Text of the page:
being perfect. We know we are not what we believe we are supposed to be and so we feel false, frustrated, and dishonest. We try to hide ourselves, and we pretend to be what we are not. The result is that we feel unauthentic and wear social masks to keep others from noticing this. We are so afraid that somebody else will notice that we are not what we pretend to be. We judge others according to our image of perfection as well, and naturally they fall short of our expectations. We dishonor ourselves just to please other people. We even do harm to our physical bodies just to be accepted by others. We punish ourselves endlessly for not being what we believe we should be. We become very self-abusive and nobody abuses us more than we abuse ourselves. The way we judge ourselves is the worst judge that ever existed. If we make a mistake in front of people, we try to deny the mistake and cover it up. But as soon as we are alone, the Judge becomes so strong, the guilt is so strong, and we feel so stupid, or so bad, or so unworthy.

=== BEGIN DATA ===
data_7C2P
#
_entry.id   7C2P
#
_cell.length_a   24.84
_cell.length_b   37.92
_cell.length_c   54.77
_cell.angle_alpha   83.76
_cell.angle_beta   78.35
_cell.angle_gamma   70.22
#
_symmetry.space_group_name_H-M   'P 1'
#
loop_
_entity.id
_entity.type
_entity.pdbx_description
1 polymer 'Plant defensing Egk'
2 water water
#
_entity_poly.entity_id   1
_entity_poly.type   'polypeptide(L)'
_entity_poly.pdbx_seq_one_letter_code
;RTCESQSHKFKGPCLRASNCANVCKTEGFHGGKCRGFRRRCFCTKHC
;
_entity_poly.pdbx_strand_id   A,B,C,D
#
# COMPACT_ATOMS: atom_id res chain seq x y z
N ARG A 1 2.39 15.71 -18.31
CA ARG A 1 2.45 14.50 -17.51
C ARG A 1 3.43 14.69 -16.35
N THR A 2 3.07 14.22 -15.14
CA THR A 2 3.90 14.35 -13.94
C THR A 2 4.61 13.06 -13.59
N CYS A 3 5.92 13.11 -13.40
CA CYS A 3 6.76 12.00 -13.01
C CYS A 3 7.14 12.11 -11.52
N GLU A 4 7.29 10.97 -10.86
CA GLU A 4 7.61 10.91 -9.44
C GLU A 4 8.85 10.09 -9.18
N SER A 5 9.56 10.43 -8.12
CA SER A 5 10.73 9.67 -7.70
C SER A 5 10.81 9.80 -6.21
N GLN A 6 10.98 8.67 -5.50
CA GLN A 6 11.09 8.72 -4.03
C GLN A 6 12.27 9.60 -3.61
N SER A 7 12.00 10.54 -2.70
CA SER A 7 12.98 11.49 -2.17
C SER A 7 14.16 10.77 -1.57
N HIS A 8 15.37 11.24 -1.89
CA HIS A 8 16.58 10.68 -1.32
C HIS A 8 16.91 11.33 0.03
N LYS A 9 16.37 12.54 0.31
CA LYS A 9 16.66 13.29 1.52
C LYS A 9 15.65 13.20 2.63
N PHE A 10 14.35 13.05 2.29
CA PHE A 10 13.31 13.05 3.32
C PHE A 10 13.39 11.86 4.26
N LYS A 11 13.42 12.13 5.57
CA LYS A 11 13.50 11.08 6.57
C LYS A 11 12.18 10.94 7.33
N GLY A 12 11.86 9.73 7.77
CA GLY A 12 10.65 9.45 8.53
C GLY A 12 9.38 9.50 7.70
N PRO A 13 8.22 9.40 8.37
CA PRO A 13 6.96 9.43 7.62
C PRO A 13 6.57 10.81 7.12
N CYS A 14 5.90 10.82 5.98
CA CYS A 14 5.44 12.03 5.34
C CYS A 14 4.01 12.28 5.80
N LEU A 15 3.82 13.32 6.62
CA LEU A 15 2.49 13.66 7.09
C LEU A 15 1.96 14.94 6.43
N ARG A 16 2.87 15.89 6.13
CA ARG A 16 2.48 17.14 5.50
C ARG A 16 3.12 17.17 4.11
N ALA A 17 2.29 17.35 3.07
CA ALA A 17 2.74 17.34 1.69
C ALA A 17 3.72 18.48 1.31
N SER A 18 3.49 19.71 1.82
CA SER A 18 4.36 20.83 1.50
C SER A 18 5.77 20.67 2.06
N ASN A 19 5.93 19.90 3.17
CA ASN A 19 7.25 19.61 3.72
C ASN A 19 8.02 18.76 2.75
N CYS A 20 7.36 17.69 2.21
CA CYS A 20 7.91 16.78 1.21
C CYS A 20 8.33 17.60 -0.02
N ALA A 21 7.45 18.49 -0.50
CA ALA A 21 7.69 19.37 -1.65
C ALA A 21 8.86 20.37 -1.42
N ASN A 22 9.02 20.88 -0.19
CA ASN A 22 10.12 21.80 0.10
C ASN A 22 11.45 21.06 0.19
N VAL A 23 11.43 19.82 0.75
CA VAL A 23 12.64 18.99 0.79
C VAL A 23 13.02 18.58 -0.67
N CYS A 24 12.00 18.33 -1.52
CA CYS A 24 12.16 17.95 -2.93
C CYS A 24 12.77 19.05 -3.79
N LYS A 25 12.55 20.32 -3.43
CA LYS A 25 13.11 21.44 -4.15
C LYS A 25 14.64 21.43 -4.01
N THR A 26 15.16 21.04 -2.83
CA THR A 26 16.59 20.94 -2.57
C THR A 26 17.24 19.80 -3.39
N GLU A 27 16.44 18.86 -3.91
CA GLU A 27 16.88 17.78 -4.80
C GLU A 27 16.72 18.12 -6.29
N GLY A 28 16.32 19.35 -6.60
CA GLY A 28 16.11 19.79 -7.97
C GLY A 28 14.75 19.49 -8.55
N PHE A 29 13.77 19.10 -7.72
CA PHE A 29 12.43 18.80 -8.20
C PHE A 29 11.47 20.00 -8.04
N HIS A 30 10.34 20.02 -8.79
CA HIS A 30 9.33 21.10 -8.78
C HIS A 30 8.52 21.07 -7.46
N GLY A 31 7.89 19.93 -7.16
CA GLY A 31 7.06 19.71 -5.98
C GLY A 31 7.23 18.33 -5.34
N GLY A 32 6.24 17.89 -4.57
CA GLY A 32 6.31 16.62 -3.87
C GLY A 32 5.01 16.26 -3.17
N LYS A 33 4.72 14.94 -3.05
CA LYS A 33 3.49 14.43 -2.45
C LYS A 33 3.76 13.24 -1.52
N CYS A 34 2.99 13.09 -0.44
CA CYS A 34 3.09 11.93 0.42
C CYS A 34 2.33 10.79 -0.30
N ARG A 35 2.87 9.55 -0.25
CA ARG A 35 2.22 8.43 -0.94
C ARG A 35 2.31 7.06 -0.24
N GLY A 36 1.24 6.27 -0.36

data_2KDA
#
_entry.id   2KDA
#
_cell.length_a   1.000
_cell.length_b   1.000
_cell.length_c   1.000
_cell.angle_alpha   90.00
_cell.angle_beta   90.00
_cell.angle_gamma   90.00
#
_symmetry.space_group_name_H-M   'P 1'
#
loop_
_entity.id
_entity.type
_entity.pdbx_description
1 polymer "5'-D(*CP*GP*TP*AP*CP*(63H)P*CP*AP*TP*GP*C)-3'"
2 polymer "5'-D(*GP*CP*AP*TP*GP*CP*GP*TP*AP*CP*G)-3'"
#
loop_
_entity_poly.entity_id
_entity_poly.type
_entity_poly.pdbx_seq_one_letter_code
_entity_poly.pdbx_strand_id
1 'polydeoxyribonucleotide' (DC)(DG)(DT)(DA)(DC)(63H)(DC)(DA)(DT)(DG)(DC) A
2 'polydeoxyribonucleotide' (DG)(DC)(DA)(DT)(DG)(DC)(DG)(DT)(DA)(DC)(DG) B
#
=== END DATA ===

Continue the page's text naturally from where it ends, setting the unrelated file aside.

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Culadasa and Matthew Immergut

Culadasa (John Yates, PhD) is a former professor of neuroscience and has practiced Buddhist meditation for over four decades. He is the director of Dharma Treasures Buddhist Sangha in Tucson, Arizona. He has studied both Theravadin and Tibetan traditions, providing his students with a broad and in-depth perspective on the Buddha Dharma. He is the author of the forthcoming book, The Mind Illuminated: A Complete Meditation Guide Using Buddhist Wisdom and Brain Science.

Matthew Immergut, PhD is an Associate Professor of Sociology at Purchase College, SUNY with a focus on new religious movements, charismatic authority, and the intersection of Buddhist philosophy and social theory. He is a longtime meditator, student of Culadasa’s, and the second author of The Mind Illuminated.